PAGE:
“You act like mortals in all that you fear, and like immortals in all that you desire.” Lucius Annaeus Seneca
Alan Lightman, the physicist who brought us The Accidental Universe, has also written several works of fiction, including Einstein’s Dreams, presented as dreams Einstein might have had while working as a patent clerk in Switzerland in 1905. More philosophy than physics, the book is a collection of thought experiments about the concept of time. Each of the hypothetical scenarios is only a few pages long, but all provide food for thought. What if we knew when our time would end? What if there were no cause and effect to our actions? What if there was no past? No future? If we could freeze a moment in time, what moment would we choose? And, most critically, are we spending our finite allotment of time on this earth wisely?
In one of Einstein’s dreams, people live forever. In this world, the population is divided into the Nows and the Laters.
The Nows note that with infinite lives, they can do all they can imagine…Each person will be a lawyer, a bricklayer, a writer, an accountant, a painter, a physician, a farmer. The Nows are constantly reading new books, studying new trades, new languages. In order to taste the infinities of life, they begin early and never go slowly…They are the owners of the cafés, the college professors, the doctors and nurses, the politicians, the people who rock their legs constantly whenever they sit down.
The Laters reason that there is no hurry to begin their classes at university, to learn a second language, to read Voltaire or Newton, to seek promotion in their jobs, to fall in love, to raise a family. For all these things, there is an infinite span of time. In endless time, all things can be accomplished. Thus all things can wait. Indeed, hasty actions breed mistakes…The Laters sit in cafés sipping coffee and discussing the possibilities of life.
If you recognized yourself or the people in your life in these descriptions, it’s not surprising. People in this world of infinite time are strikingly familiar to us because we live our lives asif we are going to live forever. We bury our awareness of our mortality beneath our busyness or convince ourselves that there will be time to live the lives we want ‘later’. This is nothing new. Two thousand years ago, Seneca wrote:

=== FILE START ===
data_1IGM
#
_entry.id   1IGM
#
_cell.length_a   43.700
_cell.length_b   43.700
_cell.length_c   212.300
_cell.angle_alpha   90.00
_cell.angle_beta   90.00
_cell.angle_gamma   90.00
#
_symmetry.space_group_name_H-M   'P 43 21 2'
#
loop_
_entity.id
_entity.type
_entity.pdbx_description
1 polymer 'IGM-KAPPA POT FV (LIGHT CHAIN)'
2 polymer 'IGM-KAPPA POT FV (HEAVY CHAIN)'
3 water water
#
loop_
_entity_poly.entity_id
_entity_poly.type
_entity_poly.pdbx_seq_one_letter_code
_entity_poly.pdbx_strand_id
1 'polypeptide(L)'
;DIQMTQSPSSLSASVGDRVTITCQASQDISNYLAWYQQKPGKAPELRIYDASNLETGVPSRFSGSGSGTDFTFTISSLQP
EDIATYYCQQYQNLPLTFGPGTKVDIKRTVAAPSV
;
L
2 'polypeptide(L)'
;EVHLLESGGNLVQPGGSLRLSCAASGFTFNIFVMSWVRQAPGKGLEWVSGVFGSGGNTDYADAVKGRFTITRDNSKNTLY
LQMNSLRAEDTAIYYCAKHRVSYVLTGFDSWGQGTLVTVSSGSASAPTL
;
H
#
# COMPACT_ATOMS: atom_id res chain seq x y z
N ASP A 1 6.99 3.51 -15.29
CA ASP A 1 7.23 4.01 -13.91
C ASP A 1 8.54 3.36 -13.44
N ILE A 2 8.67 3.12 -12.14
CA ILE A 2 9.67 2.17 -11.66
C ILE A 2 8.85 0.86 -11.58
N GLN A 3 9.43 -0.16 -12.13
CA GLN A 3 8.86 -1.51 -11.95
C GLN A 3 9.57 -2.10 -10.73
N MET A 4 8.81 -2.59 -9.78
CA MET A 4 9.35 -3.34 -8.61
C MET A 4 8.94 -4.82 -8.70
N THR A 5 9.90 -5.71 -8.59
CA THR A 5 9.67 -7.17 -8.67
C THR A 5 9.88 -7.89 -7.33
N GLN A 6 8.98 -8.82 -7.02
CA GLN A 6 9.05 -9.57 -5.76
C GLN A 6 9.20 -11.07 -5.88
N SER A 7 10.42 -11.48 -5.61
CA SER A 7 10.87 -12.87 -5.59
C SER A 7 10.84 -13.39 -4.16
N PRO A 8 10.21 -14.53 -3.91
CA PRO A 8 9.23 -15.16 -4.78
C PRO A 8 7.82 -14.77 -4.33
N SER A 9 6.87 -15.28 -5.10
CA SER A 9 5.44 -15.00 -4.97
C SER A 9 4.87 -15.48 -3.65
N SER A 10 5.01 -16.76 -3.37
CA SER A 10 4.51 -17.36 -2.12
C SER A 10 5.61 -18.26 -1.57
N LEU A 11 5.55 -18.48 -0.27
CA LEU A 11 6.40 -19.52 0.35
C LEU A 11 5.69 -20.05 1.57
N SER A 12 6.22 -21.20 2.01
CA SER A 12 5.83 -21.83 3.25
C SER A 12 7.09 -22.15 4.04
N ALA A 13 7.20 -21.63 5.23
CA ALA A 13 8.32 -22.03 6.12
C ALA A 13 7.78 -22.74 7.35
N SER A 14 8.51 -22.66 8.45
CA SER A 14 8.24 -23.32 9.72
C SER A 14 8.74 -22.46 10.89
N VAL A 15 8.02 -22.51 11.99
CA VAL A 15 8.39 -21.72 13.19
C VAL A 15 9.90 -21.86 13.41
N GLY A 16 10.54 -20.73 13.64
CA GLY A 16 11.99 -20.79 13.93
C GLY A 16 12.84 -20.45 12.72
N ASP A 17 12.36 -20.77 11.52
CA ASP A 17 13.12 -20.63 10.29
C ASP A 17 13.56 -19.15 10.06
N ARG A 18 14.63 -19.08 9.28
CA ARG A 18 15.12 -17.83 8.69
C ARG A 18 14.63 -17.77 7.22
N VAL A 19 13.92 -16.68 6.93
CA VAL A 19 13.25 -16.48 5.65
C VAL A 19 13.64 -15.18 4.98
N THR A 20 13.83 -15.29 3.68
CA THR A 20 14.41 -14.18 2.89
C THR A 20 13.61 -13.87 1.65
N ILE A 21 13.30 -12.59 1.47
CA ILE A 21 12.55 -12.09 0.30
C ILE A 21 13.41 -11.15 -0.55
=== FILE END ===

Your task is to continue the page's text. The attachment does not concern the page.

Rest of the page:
What man can you show me who places any value on his time, who reckons the worth of each day, who understands that he is dying daily? For we are mistaken when we look forward to death; the major portion of death has already passed. Whatever years lie behind us are in death’s hands.
The Now personalities, the perpetually-busy, rushers-through of life, can be spotted in several of Einstein’s Dreams. A dream where “one may choose his motion along the axis of time”, illustrates the consequences of moving too quickly.
The woman catches her breath. She is fifty years old. She lies on her bed, tries to remember her life, stares at a photograph of herself as a child, squatting on the beach with her mother and father.
In another world, time passes more slowly for people in motion, but the faster people travel, the less happy they seem to be.
Because when two people pass on the street, each person perceives the other in motion, just as a man in a train perceives the trees to fly by his window. Consequently, when two people pass on the street, each sees the other’s time flow more slowly. Each sees the other gaining time. This reciprocity is maddening. More maddening still, the faster one travels past a neighbor, the faster the neighbor appears to be traveling.
These words strike a chord in today’s hectic, always-connected, world where we race from one commitment to the next, using our electronic devices along the way to maximize our productivity. But, as Seneca observes in On the Shortness of Life, multi-tasking only takes us further from our ultimate goal.